DocuSign, the leading electronic document-signing company for over a decade, promises to “move business forward securely and reliably” on its website. Last Monday, their promise fell short of reality.
The company announced that in a brazen breach of security, hackers illegally acquired email addresses and contact lists of clients, which were later used to launch damaging phishing attacks. The messages contained a link to a Microsoft Word document containing malware.
Malicious third party
In a statement the company said, “Today we confirmed that a malicious third party had gained temporary access to a separate, non-core communication system used for service-related announcements that contained a list of email addresses.”
The extent of the hack was unspecified by the company, leading to speculation that the reach was deep and widespread.
It was also unclear how many clients fell victim to the phishing attacks.
But DocuSign denied an invasive attack, stressing that only email addresses were compromised. The company statement claimed, “A complete forensic analysis has confirmed that only email addresses were accessed; no names, physical addresses, passwords, social security numbers, credit card data or other information was accessed.”
It seems that secured documents sent by clients through its system for eSignature were not compromised.
But the company feared phishing attacks containing a counterfeit DocuSign branding logo with addresses ending in “docus.com”, a lookalike fake domain would continue to proliferate. The attack lured victims to a wire transfer or accounting invoice declaring “Document Ready for Signature”.
In our digital era, huge waves of coordinated phishing attacks, sometimes even state-sponsored, are have become extremely common. So some security experts seemed not too alarmed by the DocuSign breach. Troy Hunt, a security expert told Inc.com, “It’s usually a trivial affair to track down someone’s address because after all, that’s how you get in touch with them!”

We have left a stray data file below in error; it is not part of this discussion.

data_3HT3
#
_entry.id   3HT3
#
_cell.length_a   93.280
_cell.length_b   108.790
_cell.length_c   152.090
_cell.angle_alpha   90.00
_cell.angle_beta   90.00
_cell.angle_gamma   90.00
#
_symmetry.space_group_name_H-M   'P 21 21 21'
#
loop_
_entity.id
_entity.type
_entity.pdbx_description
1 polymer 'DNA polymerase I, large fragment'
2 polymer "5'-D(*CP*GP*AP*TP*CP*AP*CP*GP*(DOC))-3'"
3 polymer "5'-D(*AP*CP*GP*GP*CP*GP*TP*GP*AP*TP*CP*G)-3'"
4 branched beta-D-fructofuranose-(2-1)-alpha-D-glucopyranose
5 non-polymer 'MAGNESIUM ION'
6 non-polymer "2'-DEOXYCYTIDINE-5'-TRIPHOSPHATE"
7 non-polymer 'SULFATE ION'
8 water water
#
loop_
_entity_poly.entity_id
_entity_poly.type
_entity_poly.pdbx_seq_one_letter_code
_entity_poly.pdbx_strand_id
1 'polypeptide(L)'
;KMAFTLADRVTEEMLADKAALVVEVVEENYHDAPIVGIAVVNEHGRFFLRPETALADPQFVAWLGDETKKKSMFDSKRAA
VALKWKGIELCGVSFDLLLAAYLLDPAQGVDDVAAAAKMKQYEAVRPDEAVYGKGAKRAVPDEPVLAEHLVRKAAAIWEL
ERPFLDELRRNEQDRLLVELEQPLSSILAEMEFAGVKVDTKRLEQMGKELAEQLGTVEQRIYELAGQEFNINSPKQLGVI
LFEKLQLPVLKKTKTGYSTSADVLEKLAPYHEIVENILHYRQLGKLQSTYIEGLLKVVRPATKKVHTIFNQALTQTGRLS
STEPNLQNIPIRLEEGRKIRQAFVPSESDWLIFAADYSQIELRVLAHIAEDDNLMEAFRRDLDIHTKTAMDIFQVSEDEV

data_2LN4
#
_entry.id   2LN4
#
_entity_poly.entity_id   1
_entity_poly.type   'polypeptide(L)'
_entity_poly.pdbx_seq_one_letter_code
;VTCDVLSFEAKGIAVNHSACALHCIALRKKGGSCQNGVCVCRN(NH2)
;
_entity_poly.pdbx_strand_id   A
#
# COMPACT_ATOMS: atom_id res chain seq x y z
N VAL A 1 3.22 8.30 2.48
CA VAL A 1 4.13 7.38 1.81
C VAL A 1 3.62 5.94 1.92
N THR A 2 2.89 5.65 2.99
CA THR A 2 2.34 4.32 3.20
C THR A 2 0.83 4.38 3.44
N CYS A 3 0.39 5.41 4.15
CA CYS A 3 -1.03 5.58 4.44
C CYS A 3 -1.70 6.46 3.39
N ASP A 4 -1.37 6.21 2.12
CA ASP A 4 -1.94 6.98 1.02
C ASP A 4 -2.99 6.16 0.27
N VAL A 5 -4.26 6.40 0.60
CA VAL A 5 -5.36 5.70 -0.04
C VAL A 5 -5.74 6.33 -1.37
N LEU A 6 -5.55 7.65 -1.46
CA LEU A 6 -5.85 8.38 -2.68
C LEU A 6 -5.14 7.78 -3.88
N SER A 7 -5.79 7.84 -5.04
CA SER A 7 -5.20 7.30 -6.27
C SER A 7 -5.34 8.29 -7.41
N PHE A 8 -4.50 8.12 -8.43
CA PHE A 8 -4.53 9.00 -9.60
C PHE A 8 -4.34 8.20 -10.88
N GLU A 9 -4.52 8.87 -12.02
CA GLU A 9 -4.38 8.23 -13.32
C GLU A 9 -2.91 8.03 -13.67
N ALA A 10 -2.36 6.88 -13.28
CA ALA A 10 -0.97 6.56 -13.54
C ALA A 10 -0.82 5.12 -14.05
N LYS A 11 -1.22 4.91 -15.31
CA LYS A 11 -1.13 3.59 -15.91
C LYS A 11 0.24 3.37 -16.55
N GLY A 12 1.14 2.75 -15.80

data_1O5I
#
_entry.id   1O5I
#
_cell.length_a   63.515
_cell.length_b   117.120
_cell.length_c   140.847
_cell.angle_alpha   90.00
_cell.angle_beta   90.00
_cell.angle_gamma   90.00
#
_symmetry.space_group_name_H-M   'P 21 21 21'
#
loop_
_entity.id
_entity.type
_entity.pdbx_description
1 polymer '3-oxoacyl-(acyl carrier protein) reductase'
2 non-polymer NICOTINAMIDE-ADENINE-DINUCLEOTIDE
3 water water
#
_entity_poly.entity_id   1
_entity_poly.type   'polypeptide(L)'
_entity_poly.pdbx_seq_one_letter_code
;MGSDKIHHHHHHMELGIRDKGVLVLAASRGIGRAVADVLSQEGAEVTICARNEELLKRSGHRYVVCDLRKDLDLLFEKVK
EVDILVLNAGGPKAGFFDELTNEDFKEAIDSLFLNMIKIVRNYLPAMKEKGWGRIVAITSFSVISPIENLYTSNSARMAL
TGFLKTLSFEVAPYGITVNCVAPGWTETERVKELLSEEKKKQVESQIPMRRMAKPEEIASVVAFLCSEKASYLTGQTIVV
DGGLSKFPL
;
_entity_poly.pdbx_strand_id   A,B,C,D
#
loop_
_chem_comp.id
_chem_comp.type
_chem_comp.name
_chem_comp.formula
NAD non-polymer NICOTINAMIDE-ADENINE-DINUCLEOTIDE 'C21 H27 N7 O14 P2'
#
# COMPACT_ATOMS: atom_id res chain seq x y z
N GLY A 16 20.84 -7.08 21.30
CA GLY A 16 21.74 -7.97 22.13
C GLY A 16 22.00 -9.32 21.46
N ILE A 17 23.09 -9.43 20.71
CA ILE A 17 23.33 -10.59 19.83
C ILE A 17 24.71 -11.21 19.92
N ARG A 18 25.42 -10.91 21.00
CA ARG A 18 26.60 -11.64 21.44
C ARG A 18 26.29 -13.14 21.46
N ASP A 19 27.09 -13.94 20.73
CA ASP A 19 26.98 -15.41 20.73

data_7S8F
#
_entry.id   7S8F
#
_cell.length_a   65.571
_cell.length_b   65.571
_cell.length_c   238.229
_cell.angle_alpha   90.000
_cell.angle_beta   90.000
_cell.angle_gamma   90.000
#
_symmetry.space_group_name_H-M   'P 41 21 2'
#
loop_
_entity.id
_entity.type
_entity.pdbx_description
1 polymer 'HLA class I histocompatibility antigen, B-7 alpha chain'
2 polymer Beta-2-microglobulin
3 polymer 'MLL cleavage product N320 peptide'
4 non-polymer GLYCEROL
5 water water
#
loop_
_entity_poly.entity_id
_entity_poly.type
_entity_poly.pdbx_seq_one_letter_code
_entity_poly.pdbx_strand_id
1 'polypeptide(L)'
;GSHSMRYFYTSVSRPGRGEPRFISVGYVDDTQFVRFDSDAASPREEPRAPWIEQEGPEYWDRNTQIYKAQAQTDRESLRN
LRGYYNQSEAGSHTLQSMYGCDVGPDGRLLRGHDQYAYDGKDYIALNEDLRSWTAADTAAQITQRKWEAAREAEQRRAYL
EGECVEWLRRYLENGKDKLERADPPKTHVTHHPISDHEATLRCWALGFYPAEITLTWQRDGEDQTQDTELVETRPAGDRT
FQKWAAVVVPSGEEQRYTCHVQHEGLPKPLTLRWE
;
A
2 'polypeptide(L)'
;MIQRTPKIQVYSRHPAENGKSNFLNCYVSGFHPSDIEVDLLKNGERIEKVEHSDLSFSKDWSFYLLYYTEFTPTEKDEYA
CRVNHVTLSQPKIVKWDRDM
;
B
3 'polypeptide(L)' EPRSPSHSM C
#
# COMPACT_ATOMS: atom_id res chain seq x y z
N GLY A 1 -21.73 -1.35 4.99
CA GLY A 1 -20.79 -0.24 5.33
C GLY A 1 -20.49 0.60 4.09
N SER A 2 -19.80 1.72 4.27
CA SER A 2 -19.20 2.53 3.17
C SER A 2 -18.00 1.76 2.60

However, the eventual phishing attack contained sophisticated malware in the attachment that had the potential to access passwords or even banking credentials.
To its clients, the company struck a tone of extreme caution and instructed to “forward any suspicious emails related to DocuSign to firstname.lastname@example.org, and then delete them from your computer.”
It assured them further by saying, “We took immediate action to prohibit unauthorized access to this system, we have put further security controls in place, and are working with law enforcement agencies.”
DocuSign deals is built on trust.
It has access to extremely confidential documents—from sensitive business contracts to medical documents. Any reports of digital vulnerability might immediately turn clients away from availing their services.
The company seems to be acutely aware of this.
Nearly five years ago, the American Genius ran a story about how many DocuSign clients’ information appeared to have been publicly accessible through Google search.
The company vehemently denied any breach of security back then and explained “it appears that a very small number of DocuSign users have saved their own personal copies of their signed documents to publicly accessible and searchable locations outside of the secure DocuSign Global Network,” essentially shifting any blame on users.
No scapegoat this time
This time around, the company had to admit a third-party caused the breach.
On their website, DocuSign tells clients to “get to ‘yes’ faster” by availing their services that are “more secure than paper.”
On paper, in fact, that’s not true anymore.